Evaluation of liquid metal protection of a limiter/divertor in fusion reactors

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The liquid metal protection concept is proposed mainly to prolong the lifetime of a divertor or a limiter in a fusion reactor. This attractive idea for protection requires studying a wide range of problems associated with the use of liquid-metals in fusion reactors. In this work the protection by liquid-metals has concentrated on predictions of the loss rate of the film to the plasma, the operating surface temperatures required for the film, and the potential tritium inventory requirement. The effect of plasma disruptions on the liquid metal film is also evaluated. Other problems such as liquid metal compatibility with structural ... continued below

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Pages: 7

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Hassanein, A.M. & Smith, D.L. January 1, 1988.

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The liquid metal protection concept is proposed mainly to prolong the lifetime of a divertor or a limiter in a fusion reactor. This attractive idea for protection requires studying a wide range of problems associated with the use of liquid-metals in fusion reactors. In this work the protection by liquid-metals has concentrated on predictions of the loss rate of the film to the plasma, the operating surface temperatures required for the film, and the potential tritium inventory requirement. The effect of plasma disruptions on the liquid metal film is also evaluated. Other problems such as liquid metal compatibility with structural materials, magnetic field effects, and the effect of liquid metal contamination on plasma performance are discussed. Three candidate liquid-metals are evaluated, i.e., lithium, gallium, and tin. A wide range of reactor operating conditions valid for both near term machines (INTOR and ITER) and for the next generation commercial reactors (TPSS) are considered. This study has indicated that the evaporation rate for candidate liquid metals can be kept below the sputtering range for reasonable operating temperatures and plasma edge conditions. At higher temperatures, evaporation dominates the losses. Impurity transport calculations indicate that impurities from the plate should not reach the main plasma. One or two millimeters of liquid films can protect the structure from severe plasma disruptions. Depending on the design of the liquid metal protection system, the tritium inventory in the liquid film is predicted to be on the order of a few grams. 16 refs., 5 figs.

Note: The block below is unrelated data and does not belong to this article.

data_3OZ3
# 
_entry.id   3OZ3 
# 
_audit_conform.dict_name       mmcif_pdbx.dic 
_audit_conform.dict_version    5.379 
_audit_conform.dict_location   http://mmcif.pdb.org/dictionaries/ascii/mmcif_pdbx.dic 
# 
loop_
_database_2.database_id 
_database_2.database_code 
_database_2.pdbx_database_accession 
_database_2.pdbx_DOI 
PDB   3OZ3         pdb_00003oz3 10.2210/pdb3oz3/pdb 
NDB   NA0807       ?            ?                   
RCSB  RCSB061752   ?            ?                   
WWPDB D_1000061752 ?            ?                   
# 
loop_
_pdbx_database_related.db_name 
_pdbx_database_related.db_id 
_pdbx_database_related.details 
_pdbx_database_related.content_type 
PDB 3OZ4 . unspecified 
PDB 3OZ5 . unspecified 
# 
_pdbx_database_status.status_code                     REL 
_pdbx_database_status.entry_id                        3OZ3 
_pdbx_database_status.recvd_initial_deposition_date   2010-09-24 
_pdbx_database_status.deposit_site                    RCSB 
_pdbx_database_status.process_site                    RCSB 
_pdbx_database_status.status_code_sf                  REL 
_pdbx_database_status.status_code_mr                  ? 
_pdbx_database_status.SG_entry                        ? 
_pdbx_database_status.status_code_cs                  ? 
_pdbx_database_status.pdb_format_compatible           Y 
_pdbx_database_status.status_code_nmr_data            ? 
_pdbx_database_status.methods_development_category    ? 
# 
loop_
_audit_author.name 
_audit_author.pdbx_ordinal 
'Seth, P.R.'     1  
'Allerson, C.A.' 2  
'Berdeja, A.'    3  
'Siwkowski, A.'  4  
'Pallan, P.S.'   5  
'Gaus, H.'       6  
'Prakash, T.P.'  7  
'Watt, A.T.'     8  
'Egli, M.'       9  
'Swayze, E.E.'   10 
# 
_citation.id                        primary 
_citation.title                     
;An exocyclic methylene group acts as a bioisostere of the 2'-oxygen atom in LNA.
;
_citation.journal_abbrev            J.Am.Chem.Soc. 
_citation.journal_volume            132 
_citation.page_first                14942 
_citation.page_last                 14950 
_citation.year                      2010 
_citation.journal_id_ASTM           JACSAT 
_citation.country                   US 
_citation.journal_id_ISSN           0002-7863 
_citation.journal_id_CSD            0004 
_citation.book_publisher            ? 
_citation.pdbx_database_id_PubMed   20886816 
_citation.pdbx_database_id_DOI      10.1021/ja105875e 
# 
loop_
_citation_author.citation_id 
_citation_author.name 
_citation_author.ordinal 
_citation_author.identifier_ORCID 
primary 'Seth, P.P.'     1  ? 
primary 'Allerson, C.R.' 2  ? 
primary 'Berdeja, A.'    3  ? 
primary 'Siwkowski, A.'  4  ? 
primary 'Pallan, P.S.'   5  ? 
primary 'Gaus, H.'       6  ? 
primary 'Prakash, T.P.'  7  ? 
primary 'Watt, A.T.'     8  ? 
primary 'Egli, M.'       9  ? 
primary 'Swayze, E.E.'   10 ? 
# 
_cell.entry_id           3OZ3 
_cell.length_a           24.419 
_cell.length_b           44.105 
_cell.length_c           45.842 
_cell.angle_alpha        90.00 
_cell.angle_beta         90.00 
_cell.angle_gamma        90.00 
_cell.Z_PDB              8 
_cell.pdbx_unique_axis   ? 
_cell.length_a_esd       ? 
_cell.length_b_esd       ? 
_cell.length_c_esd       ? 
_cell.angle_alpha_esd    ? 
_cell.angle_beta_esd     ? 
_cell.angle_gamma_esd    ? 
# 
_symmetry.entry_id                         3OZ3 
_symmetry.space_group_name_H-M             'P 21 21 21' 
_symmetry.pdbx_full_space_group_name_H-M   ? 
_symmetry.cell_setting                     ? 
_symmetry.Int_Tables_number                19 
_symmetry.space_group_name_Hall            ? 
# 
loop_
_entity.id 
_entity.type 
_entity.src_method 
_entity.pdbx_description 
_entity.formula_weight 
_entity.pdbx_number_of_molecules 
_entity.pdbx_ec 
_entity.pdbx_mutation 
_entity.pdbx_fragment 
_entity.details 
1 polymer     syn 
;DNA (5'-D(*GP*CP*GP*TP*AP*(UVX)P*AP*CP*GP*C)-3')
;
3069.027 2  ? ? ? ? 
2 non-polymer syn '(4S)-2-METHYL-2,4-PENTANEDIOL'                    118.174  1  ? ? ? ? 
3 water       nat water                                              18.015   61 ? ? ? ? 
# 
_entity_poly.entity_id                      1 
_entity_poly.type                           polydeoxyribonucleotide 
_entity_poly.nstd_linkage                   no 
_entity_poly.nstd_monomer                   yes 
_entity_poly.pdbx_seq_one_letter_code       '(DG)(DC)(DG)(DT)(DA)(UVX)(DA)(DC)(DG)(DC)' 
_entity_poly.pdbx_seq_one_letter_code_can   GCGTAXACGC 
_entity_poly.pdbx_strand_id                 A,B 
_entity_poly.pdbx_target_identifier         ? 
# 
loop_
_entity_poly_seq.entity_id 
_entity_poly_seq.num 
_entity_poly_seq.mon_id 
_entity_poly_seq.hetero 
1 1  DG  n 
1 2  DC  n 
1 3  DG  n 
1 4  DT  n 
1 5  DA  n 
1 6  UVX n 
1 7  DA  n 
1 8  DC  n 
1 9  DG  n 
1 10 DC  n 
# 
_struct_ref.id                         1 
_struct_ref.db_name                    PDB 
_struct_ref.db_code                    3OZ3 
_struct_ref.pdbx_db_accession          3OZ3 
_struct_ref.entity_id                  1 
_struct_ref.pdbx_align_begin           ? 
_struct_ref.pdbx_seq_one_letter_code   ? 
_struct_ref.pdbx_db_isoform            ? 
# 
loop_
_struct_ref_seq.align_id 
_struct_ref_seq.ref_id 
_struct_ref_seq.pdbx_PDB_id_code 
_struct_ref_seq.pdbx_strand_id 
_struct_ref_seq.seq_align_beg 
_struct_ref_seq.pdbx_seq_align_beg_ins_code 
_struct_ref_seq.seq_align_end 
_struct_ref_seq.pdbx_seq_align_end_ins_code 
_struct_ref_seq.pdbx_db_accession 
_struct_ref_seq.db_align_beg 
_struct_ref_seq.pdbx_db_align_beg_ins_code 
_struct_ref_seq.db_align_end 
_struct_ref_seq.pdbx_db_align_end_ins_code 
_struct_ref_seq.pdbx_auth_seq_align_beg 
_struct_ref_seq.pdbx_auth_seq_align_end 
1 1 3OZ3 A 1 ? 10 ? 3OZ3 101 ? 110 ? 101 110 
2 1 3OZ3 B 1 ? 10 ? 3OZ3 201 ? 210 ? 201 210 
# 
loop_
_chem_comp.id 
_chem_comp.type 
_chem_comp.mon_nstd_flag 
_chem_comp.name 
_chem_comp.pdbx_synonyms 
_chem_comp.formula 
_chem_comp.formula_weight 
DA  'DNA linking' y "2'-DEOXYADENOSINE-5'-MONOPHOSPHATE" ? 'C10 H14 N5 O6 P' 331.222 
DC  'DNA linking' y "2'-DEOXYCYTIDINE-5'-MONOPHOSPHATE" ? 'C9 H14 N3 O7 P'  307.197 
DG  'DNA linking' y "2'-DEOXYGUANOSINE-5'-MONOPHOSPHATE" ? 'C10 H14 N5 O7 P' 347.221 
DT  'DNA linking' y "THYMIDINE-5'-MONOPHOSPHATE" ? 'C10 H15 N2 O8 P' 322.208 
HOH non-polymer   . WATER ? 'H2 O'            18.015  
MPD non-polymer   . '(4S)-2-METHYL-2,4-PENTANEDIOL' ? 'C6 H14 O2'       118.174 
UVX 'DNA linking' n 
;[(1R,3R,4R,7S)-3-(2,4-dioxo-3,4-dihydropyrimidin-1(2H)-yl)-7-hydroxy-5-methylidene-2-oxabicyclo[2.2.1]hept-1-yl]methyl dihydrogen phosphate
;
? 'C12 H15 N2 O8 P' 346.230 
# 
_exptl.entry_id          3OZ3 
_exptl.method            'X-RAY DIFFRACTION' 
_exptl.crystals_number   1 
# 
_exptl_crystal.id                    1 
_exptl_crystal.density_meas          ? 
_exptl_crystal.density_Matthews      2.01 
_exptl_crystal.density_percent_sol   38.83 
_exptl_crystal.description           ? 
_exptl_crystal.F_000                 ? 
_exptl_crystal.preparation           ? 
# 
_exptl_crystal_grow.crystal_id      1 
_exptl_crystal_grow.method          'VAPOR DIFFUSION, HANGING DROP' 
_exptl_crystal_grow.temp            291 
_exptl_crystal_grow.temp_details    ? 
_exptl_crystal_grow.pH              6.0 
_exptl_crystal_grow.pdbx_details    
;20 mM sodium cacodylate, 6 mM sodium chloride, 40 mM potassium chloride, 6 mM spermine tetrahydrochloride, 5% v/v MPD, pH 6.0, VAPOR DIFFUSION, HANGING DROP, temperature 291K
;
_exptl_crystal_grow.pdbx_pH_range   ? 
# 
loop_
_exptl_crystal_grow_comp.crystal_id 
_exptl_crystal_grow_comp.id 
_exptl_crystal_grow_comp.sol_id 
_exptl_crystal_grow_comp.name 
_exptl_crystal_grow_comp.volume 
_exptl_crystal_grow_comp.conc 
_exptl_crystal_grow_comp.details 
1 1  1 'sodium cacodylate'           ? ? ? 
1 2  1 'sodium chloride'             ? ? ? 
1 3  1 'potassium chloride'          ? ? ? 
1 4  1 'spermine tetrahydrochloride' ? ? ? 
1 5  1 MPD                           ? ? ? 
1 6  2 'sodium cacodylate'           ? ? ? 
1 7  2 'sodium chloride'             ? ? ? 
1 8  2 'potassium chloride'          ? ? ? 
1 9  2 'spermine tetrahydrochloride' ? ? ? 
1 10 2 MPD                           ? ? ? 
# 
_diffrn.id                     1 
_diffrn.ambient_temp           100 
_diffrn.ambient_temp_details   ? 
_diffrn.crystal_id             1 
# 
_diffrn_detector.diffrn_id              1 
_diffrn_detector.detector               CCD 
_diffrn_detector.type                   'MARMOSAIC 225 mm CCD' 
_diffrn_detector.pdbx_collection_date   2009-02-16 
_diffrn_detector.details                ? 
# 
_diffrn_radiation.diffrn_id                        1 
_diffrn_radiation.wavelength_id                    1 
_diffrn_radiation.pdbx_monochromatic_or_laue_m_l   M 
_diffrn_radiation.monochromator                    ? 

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Pages: 7

Notes

NTIS, PC A02/MF A01 - OSTI; 1.

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  • 8. topical meeting on technology of fusion energy, Salt Lake City, UT, USA, 9 Oct 1988

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  • Other: DE89007397
  • Report No.: CONF-881031-66
  • Grant Number: W-31109-ENG-38
  • Office of Scientific & Technical Information Report Number: 6201563
  • Archival Resource Key: ark:/67531/metadc1104695

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Office of Scientific & Technical Information Technical Reports

Reports, articles and other documents harvested from the Office of Scientific and Technical Information.

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  • January 1, 1988

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  • Feb. 22, 2018, 7:45 p.m.

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  • April 17, 2018, 6:56 p.m.

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Hassanein, A.M. & Smith, D.L. Evaluation of liquid metal protection of a limiter/divertor in fusion reactors, article, January 1, 1988; Illinois. (digital.library.unt.edu/ark:/67531/metadc1104695/: accessed December 18, 2018), University of North Texas Libraries, Digital Library, digital.library.unt.edu; crediting UNT Libraries Government Documents Department.